Born June 21, 1913 in Montoliu (Lérida)
Professed August 15, 1930
Shot October 18, 1936 in Cervera (Lérida)
Evaristo Bueria was born in the village of Montoliu, in the province of Lerida on June 21, 1913, the son of Don Evaristo Bueria, a tile maker, and Teresa Biosca. He had three brothers and a sister, Antonia. A few days after his birth, he was baptized in the parish of the Nativity in Montoliu. He entered the Postulancy in Cervera on December 20, 1924. The Postulancy actually began 1925-1926 in Alagon, so these months were used for studies and prepaaration. Here he began the studies of Humanities. In a letter he wrote to his parents for Christmas. He expressed how happy he was that the studies were going well. In the summer of 1927, he moved to Cervera for further studies. He entered the Novitiate in Vic on July 30, 1929. He wrote his parents telling them that he was happier in Vic than in Cervera. He made his First Profession on August 15, 1930.
On August 18, a few days after his profession, in rented car a group of students left for Solsona to study Philosophy. In Solsona, Evaristo continued to experience good health and seemed to be excelling in studies. In July of 1931, he received a letter from his father expressing his concern over the political situation after the burning of churches and convents throughout the month of May and the new environment created by the Republic. Evaristo responded quickly:
“I received your letter of the 7th, of which I was glad, for the fatherly affection with which it is written. Don’t be afraid, I repeat again, because although as you know by the Iris of Peace (magazine) the outcome of the elections of deputies to the Courts is not very flattering but for now there is nothing to fear and especially in this city of Solsona in that the people loves us very much and they are very good people.”
When I dream of moving to Cervera, where I will be closer to home, and studying Theology.
The Superiors decided that the first year of Theology would be in Solsona, which impacted the visits from his family. Shortly after the start of the course, on October 13, 1932, he wrote to his mother:
“We have dearest mother come to very bad times, the demon by means of the children of the world persecutes the missionaries as well as those who are Catholics. So beloved mother I would ask you to entrust to the Lord and to the Heart of Mary our needs; I have entrusted to our dear Superiors who both work and sacrifice for our good; and clearly these circumstances has a lot of concern for our future; don’t fail to do what is needed.”
The transfer to Cervera took place on September 22, 1933. The trip was made in rented car, which they thought would be a happy journey but it was a disappointment. The car was almost useless. They had to stopped several times and the trip went very slow. A connecting rod broke and they were very late in arriving in Cervera. It took almost two hours to drive 50 kilometers!
On June 12 and 13, 1935, he received Tonsure and the first two Minor Orders in Solsona, by the Bishop of Solsona.
Report from his teachers: joyful, spontaneous, light and at times he could be thoughtless. Little spiritual background. A stutterer due to nervousness. Not good at expressing himself. Get angry quickly and something messy. Little by little he is gaining in maturity. In his letters he manifested great love to the religious life and missionary vocation and always asked for prayers to persevere and be a good missionary. Also shows his apostolic zeal by encouraging vocations.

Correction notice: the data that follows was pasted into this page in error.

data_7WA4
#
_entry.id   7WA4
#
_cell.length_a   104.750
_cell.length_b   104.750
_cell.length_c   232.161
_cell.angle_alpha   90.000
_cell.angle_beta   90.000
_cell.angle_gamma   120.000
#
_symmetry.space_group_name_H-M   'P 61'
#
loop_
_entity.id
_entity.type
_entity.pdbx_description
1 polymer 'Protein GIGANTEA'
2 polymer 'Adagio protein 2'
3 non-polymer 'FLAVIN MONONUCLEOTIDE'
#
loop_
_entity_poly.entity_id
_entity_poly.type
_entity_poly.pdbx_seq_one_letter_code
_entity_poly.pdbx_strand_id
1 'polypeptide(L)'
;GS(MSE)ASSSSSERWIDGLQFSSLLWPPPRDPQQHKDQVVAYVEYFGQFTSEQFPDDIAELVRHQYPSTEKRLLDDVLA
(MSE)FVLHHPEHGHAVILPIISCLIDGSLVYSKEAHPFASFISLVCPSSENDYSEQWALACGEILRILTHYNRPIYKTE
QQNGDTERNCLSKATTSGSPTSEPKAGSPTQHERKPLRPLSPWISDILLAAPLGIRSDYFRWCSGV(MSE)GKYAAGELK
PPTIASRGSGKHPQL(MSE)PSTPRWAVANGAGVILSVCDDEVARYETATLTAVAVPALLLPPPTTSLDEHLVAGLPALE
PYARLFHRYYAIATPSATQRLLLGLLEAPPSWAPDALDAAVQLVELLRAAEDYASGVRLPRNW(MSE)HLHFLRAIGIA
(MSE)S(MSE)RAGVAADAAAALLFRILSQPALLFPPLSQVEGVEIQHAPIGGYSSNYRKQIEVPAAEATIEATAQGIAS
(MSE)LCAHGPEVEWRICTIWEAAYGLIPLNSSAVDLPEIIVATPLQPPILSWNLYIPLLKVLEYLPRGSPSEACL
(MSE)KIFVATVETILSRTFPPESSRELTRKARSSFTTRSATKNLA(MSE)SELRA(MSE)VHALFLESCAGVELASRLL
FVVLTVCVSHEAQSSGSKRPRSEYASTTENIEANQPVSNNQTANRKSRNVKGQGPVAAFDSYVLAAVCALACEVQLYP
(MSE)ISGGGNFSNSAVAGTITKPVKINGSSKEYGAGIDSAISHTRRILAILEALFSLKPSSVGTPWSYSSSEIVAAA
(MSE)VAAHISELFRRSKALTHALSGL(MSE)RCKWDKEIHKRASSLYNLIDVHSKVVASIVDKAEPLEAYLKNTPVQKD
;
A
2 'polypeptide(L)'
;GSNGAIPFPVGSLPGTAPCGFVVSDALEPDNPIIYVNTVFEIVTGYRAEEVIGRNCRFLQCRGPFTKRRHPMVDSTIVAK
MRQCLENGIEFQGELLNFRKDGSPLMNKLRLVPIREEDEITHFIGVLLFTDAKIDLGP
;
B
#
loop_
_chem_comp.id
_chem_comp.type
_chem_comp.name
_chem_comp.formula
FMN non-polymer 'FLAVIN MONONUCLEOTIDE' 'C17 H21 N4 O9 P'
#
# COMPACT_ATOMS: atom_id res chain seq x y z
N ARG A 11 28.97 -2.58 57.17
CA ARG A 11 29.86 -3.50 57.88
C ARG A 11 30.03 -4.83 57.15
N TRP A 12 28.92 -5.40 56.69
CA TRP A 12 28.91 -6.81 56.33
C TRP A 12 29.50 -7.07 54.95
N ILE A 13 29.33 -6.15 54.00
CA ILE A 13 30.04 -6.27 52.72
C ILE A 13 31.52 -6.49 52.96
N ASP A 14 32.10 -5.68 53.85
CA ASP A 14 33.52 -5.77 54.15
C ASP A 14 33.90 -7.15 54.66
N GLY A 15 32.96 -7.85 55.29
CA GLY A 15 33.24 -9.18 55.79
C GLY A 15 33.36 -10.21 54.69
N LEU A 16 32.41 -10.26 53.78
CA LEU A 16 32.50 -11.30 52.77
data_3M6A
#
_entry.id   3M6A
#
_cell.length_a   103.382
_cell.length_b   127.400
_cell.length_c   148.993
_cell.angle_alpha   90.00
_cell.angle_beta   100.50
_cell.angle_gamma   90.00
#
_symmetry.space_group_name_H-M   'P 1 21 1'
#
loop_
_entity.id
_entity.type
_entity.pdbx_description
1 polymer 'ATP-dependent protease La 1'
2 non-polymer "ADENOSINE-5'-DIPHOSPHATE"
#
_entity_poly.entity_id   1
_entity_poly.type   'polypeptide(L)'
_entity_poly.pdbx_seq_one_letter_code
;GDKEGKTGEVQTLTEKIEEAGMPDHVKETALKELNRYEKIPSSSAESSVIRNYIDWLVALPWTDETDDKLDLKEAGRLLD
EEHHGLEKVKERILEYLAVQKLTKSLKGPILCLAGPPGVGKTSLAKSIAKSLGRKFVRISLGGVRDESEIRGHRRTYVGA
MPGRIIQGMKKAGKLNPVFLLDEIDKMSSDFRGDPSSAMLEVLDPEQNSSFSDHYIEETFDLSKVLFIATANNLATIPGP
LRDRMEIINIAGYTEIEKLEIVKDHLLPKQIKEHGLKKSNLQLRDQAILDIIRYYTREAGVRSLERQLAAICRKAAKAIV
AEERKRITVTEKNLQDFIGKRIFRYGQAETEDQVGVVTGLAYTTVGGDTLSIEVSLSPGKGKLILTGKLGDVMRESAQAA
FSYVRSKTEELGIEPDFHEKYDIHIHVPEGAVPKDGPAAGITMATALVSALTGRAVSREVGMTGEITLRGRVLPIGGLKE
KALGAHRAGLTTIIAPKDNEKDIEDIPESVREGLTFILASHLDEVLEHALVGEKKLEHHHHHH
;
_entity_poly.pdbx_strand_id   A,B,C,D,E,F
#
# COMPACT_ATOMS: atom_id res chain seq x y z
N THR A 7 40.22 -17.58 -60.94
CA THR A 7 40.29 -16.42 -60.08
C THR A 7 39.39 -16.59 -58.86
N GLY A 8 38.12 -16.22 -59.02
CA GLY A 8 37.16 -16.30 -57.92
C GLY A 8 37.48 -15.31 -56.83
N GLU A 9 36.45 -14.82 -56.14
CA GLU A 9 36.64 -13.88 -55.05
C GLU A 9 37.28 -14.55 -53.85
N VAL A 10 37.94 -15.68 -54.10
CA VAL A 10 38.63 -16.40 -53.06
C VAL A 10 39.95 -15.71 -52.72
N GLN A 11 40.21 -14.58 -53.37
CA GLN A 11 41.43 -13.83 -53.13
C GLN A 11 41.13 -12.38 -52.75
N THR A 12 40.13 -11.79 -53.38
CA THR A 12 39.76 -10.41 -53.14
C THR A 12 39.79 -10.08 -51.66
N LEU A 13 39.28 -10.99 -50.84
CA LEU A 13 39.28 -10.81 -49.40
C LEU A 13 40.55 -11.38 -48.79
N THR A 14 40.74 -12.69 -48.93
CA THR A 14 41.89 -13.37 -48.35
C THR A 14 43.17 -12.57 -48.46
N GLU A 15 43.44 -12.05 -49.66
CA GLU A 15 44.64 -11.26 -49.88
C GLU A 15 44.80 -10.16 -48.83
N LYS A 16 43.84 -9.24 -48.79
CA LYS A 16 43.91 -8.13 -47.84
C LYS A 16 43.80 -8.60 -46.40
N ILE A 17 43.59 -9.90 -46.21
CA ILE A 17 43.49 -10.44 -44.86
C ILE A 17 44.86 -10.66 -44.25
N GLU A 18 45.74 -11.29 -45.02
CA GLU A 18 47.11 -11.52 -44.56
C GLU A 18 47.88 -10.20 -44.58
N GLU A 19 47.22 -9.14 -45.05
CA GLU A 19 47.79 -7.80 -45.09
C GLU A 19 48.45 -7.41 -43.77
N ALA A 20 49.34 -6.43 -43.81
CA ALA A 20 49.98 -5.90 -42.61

July 21, 1936: The community leaves their home. Evaristo Bueria went with the group in buses to Solsona, but by imposition of the Revolutionaries of Tora, they had to spend the night in San Ramon. The next day, Evaristo Bueria and José Loncán were taken to the hospital of Cervera. In the hospital, they were placed along with the other missionaries in the two rooms of the upper floor. Evaristo Bueria was sick with tuberculosis, a disease that he endured with patience. He did have opportunities to escape from the hospital and get to safety. So he wrote to his mother on October 11, 1936, shortly after the death of his father:
Very dear mother. I had written a postcard to give you news of my health, but I have just learned that the illness which father for many years has led him to the tomb; it is a very painful.
I may be able to keep you company now. Now I can accept the invitation that some time ago I made of going home; up to now, I have not been able to because of my illness. I am now better and more lively and on the other hand, the Administrators of the Hospital have given me permission to go to Montoliu.
See if someone can come and get me and if it can’t be then at least I will be able to make a visit.
Greetings to Jose and Eulalia.
A hug from your son Evaristo Bueria.”
Mrs. Teresa Biosca.
A day before being martyred his sister Antonia visited inviting him to go out with her. On that day he said that he couldn’t go. They agreed that in two days she would return to get him. Father Matute encouraged him to flee because the Congregation needed young men. According to the testimony of one of the representatives of the Board, Evaristo decided not to leave all his companions and wanted to suffer the same fate. On the night of October 17, 1936, the group of assassins captained by John Sole and gathered the missionaries on a truck. Evaristo Bueria and the other 10 Claretian’s were shot in the cemetery of Cervera while shouting, “Long Live Christ the King!